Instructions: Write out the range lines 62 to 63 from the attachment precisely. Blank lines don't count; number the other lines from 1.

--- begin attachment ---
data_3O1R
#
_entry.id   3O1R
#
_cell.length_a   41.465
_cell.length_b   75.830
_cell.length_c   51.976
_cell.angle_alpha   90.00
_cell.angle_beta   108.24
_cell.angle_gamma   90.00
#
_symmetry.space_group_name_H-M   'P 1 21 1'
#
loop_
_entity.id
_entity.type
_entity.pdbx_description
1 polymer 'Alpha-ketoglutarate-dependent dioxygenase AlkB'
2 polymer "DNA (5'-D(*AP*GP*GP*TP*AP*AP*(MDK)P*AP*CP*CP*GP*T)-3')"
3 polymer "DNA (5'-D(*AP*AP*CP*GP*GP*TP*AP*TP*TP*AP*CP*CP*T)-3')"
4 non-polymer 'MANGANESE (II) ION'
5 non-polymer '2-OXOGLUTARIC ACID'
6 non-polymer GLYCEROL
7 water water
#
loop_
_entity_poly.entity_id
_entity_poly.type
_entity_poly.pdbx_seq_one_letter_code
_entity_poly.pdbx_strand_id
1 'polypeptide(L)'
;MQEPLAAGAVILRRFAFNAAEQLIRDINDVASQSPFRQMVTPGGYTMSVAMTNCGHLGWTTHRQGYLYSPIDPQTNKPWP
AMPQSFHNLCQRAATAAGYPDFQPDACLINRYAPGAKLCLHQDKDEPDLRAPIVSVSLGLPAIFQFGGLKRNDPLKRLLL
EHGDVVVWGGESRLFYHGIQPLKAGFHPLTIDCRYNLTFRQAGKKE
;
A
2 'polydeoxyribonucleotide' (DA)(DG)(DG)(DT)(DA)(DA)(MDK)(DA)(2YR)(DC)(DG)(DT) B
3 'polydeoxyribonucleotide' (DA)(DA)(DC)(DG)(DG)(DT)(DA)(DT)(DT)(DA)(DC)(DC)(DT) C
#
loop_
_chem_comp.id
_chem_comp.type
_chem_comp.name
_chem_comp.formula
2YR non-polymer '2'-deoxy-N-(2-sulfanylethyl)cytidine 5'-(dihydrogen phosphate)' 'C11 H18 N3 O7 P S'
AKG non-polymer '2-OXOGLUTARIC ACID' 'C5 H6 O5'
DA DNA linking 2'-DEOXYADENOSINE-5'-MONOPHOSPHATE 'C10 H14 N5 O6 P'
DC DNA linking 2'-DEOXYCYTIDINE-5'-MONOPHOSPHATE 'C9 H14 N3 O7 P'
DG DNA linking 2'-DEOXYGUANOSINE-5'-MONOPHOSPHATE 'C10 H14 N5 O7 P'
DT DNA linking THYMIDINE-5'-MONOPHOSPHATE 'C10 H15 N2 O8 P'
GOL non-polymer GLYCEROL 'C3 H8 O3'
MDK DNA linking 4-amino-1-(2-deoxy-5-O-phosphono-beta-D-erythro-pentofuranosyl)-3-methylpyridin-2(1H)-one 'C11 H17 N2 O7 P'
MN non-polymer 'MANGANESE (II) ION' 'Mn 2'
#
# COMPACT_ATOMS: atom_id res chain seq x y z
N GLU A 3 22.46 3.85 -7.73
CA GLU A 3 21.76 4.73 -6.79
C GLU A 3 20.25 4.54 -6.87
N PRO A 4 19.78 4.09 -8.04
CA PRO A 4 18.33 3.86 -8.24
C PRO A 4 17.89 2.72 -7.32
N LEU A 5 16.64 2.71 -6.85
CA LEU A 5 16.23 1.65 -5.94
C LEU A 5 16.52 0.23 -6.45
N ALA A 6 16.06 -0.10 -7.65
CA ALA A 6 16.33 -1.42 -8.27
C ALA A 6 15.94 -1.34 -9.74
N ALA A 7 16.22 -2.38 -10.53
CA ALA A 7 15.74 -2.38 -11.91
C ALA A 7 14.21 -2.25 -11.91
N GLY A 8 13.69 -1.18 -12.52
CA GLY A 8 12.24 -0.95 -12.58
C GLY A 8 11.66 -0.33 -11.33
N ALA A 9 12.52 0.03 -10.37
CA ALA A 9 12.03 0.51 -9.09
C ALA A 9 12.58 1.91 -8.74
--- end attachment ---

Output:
N LEU A 5 16.64 2.71 -6.85
CA LEU A 5 16.23 1.65 -5.94